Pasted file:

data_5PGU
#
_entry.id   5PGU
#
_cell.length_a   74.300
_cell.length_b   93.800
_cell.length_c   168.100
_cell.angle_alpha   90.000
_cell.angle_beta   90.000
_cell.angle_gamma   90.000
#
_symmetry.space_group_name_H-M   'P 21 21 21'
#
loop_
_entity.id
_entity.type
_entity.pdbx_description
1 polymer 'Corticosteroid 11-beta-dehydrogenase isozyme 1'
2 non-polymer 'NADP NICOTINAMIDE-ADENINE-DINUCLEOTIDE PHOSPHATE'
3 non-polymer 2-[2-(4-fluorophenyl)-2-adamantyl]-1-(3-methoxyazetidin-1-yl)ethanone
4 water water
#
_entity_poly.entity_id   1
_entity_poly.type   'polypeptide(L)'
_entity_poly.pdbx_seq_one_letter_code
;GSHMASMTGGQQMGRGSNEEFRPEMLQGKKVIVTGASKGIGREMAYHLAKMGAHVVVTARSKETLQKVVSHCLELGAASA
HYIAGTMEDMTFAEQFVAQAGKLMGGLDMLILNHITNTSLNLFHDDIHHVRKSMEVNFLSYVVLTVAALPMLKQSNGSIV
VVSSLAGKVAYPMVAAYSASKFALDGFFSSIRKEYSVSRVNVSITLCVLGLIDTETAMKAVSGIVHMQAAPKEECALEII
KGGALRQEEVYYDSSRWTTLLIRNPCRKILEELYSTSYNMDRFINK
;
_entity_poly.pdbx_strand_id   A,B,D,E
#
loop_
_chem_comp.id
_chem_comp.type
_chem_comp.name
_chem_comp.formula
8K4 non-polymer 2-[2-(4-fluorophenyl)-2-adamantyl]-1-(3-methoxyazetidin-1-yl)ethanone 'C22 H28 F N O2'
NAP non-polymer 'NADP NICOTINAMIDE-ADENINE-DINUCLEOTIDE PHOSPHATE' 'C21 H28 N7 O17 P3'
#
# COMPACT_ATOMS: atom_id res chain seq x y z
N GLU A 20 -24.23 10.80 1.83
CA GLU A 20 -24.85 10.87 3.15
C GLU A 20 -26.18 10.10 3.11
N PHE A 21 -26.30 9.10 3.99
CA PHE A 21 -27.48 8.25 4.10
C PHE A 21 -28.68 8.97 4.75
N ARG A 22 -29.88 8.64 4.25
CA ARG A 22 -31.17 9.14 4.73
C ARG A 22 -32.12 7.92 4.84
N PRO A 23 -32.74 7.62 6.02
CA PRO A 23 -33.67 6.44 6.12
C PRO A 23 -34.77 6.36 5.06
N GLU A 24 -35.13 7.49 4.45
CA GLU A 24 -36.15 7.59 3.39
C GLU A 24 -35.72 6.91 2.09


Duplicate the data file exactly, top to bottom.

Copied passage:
data_5PGU
#
_entry.id   5PGU
#
_cell.length_a   74.300
_cell.length_b   93.800
_cell.length_c   168.100
_cell.angle_alpha   90.000
_cell.angle_beta   90.000
_cell.angle_gamma   90.000
#
_symmetry.space_group_name_H-M   'P 21 21 21'
#
loop_
_entity.id
_entity.type
_entity.pdbx_description
1 polymer 'Corticosteroid 11-beta-dehydrogenase isozyme 1'
2 non-polymer 'NADP NICOTINAMIDE-ADENINE-DINUCLEOTIDE PHOSPHATE'
3 non-polymer 2-[2-(4-fluorophenyl)-2-adamantyl]-1-(3-methoxyazetidin-1-yl)ethanone
4 water water
#
_entity_poly.entity_id   1
_entity_poly.type   'polypeptide(L)'
_entity_poly.pdbx_seq_one_letter_code
;GSHMASMTGGQQMGRGSNEEFRPEMLQGKKVIVTGASKGIGREMAYHLAKMGAHVVVTARSKETLQKVVSHCLELGAASA
HYIAGTMEDMTFAEQFVAQAGKLMGGLDMLILNHITNTSLNLFHDDIHHVRKSMEVNFLSYVVLTVAALPMLKQSNGSIV
VVSSLAGKVAYPMVAAYSASKFALDGFFSSIRKEYSVSRVNVSITLCVLGLIDTETAMKAVSGIVHMQAAPKEECALEII
KGGALRQEEVYYDSSRWTTLLIRNPCRKILEELYSTSYNMDRFINK
;
_entity_poly.pdbx_strand_id   A,B,D,E
#
loop_
_chem_comp.id
_chem_comp.type
_chem_comp.name
_chem_comp.formula
8K4 non-polymer 2-[2-(4-fluorophenyl)-2-adamantyl]-1-(3-methoxyazetidin-1-yl)ethanone 'C22 H28 F N O2'
NAP non-polymer 'NADP NICOTINAMIDE-ADENINE-DINUCLEOTIDE PHOSPHATE' 'C21 H28 N7 O17 P3'
#
# COMPACT_ATOMS: atom_id res chain seq x y z
N GLU A 20 -24.23 10.80 1.83
CA GLU A 20 -24.85 10.87 3.15
C GLU A 20 -26.18 10.10 3.11
N PHE A 21 -26.30 9.10 3.99
CA PHE A 21 -27.48 8.25 4.10
C PHE A 21 -28.68 8.97 4.75
N ARG A 22 -29.88 8.64 4.25
CA ARG A 22 -31.17 9.14 4.73
C ARG A 22 -32.12 7.92 4.84
N PRO A 23 -32.74 7.62 6.02
CA PRO A 23 -33.67 6.44 6.12
C PRO A 23 -34.77 6.36 5.06
N GLU A 24 -35.13 7.49 4.45
CA GLU A 24 -36.15 7.59 3.39
C GLU A 24 -35.72 6.91 2.09